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To sum up: This is David Levithan's first collaborative novel. He wrote Nick while Rachel Cohn wrote Nora, two high school seniors on the loose for one long in Manhattan. They start out at punk clubs and end up in love at the Marriott Marquis. Nuff said on plot, because it's not really about plot.
It's about voices and a slice-o-life of this time period and place. Also about sex and drugs and rock-n-roll(although both protagonists are "straight-edge": no alcohol or other intoxicants). I loved the trip back to my favorite city on earth, and all the wit and music. Didn't love the "let's have sex after meeting each other four hours ago and fighting half the time: how romantic!" part. Also, it pales by comparison to Will Grayson, Will Grayson; I think that Cohn's considerably darker, whinier tone didn't stand up to Levithan's as well as John Green's did. Perhaps I shouldn't have read Nick and Nora so quickly after that wonderful YA novel.
***/5 for impact and style, and definitely a PG-13/R for sex and language. The plot's your typical romance with no particularly unique twists.
|Get it at indiebound.org.|
To sum up: Hugo's an orphan who lives in the secret passageways of a 1931 Paris train station, occupying himself by winding the clocks in his dead uncle's stead. One day, he has a run-in with the station's toy store owner, leading to a series of unusual events, two strong friendships, and a mysterious automaton who holds the clue to the toy-maker's past and Hugo's future.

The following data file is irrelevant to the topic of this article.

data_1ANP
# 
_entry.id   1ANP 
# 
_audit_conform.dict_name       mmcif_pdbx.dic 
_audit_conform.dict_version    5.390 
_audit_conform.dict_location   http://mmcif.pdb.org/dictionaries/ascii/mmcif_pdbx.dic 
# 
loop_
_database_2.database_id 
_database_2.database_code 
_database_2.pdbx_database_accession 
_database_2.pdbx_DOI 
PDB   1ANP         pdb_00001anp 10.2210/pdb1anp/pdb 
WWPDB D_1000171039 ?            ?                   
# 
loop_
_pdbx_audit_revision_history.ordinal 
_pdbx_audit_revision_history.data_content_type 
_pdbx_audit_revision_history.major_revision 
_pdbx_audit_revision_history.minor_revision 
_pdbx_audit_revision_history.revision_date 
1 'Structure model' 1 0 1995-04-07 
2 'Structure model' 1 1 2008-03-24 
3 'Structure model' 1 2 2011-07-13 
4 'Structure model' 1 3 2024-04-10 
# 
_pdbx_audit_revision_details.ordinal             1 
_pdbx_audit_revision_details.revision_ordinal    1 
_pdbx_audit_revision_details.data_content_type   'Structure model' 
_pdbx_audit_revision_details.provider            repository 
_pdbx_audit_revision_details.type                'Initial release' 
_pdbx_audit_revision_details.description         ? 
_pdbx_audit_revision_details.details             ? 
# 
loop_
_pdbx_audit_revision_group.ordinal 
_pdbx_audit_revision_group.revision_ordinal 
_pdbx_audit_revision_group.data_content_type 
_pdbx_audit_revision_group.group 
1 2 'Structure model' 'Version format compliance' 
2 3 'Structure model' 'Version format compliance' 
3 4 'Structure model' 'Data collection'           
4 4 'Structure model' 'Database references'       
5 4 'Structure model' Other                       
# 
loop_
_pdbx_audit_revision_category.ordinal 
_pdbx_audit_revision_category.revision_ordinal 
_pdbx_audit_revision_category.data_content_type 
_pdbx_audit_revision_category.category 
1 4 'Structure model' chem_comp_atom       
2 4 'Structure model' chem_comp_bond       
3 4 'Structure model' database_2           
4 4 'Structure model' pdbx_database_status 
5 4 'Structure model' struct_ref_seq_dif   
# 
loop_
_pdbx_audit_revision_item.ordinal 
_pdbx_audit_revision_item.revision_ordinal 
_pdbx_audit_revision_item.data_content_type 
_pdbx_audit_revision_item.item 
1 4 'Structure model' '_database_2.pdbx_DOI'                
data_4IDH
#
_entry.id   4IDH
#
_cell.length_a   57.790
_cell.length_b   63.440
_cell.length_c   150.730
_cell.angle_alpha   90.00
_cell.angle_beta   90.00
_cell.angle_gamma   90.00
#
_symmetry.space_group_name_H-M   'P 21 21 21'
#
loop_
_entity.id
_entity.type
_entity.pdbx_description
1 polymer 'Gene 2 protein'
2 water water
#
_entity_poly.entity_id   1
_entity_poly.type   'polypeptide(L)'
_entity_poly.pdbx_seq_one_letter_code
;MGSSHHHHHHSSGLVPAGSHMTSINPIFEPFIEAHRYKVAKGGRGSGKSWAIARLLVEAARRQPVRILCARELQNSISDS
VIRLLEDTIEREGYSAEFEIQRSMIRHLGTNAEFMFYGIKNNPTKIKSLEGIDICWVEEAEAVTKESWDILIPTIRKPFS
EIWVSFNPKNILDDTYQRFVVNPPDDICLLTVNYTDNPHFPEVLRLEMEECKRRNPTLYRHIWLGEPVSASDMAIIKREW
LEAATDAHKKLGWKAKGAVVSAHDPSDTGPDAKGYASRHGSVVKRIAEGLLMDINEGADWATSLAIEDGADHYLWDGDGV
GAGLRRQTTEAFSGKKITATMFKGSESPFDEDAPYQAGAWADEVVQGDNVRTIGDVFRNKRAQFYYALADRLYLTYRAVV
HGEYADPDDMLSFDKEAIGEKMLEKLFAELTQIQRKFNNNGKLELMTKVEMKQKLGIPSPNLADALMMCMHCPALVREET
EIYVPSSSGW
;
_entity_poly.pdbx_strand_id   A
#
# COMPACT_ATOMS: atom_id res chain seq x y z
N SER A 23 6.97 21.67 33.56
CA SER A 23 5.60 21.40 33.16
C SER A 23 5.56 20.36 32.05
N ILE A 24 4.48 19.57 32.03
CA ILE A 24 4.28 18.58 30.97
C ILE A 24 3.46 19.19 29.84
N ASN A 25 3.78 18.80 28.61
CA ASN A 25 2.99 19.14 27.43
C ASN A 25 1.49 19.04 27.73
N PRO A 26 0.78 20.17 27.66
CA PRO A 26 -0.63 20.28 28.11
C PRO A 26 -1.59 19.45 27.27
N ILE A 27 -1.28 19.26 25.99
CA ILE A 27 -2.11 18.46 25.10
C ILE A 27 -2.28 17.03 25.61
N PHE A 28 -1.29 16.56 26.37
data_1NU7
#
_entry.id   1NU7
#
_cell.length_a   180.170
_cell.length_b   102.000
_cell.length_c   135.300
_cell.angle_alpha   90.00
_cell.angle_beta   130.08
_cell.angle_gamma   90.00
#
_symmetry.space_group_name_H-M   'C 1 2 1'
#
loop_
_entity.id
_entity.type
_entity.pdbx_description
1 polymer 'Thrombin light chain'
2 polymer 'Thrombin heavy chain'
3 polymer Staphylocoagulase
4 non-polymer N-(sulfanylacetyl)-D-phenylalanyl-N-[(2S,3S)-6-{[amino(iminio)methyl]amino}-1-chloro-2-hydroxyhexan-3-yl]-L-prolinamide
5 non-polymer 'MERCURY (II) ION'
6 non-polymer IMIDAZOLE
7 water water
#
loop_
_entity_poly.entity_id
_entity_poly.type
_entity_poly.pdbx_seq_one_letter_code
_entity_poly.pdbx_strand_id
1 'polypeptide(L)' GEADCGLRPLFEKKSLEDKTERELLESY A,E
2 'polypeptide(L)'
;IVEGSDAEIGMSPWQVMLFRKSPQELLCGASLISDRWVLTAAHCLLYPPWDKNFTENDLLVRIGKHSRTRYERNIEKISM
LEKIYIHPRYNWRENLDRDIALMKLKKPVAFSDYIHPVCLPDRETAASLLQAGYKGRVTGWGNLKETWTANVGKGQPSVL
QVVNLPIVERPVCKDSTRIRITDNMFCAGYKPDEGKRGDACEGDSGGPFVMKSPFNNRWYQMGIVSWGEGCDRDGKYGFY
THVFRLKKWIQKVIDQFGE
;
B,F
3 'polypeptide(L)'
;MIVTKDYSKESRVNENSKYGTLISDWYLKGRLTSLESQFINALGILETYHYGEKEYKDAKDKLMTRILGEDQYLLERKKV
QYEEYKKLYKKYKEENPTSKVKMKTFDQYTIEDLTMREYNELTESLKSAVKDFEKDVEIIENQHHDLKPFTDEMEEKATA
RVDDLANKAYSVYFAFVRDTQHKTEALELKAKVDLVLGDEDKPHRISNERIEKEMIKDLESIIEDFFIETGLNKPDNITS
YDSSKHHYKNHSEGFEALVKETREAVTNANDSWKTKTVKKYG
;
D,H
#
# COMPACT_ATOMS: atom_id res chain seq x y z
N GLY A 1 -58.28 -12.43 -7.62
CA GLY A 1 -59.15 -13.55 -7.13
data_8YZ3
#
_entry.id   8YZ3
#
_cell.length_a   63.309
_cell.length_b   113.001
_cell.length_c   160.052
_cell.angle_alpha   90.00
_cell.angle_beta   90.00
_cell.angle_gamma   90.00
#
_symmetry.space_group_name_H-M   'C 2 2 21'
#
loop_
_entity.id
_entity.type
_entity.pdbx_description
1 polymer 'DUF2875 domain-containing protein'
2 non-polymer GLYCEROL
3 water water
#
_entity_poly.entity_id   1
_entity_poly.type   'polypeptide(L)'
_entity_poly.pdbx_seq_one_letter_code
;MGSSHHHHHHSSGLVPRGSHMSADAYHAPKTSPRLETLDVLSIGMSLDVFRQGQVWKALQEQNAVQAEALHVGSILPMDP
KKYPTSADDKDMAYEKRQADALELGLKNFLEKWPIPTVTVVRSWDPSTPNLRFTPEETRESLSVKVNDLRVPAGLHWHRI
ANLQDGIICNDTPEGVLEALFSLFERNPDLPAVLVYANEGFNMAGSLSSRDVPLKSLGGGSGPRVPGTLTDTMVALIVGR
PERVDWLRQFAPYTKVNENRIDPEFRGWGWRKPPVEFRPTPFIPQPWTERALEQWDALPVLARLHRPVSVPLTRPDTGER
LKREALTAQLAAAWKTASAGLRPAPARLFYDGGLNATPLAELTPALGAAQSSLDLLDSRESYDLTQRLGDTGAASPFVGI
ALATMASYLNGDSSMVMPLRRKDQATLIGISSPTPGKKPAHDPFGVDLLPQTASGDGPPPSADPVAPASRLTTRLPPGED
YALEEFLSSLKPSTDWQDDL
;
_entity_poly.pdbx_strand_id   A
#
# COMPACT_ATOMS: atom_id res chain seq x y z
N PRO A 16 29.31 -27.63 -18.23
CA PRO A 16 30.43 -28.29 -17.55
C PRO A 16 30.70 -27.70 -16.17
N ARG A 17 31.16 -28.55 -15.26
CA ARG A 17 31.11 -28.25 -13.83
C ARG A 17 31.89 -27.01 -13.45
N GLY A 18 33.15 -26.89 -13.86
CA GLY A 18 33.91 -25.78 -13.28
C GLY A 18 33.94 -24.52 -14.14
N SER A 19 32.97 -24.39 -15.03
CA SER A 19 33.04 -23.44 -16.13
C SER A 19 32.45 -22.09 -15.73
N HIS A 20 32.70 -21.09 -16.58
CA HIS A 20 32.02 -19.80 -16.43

Wonderful illustrations and steampunkish devices are by far the highlights here. The plot is interesting, but the writing, alas, is not. In fact, I found myself skipping the prose and just moving through the illustrated sections which truly shine here in their storyboard-esque black-and-white intensity.
***/5 for the intense charcoal (?) illustrations and the period details, and for piquing one's interest in the silent filmmaker Georges Melies. (My action was to check out some of his films on YouTube, especially his "A Trip to the Moon", noted as the first science fiction film, and to research his life.)
|Get it at Indiebound.org.|
To sum up: If you're an adult who's mean to a kid, beware the Giggler Treatment! It involves poo... Nuff said.
Young kids will LOVE this one as a read-aloud, with all its silly subversiveness and lightly scatological humor. My guess is that adults will enjoy it too as Doyle strikes the perfect balance between fun and family here. Talking dogs, chameleon-like pixies, and a sage in nappies round out the cast, so do go find it at the library. Your kids will thank me!
****/5 For laugh-out-loud silliness on nearly every page plus plenty of hilarious black-and-white illustrations. Could be a read-aloud for youngsters or a quick read-alone for elementary-age kids, depending on their reading level.
p.s. Actions: Going to look for the actual playlist of all the songs in Nick and Nora's. Did research on Georges Melies and watched some of his films. Scooped poop. No kidding: We don't have a dog right now, but our neighbor's dogs favor our front lawn. What we won't do for peace in The Polyp. (The Polyp = our neighbor Mark's nickname for the dogleg-off-a-dogleg we live on.)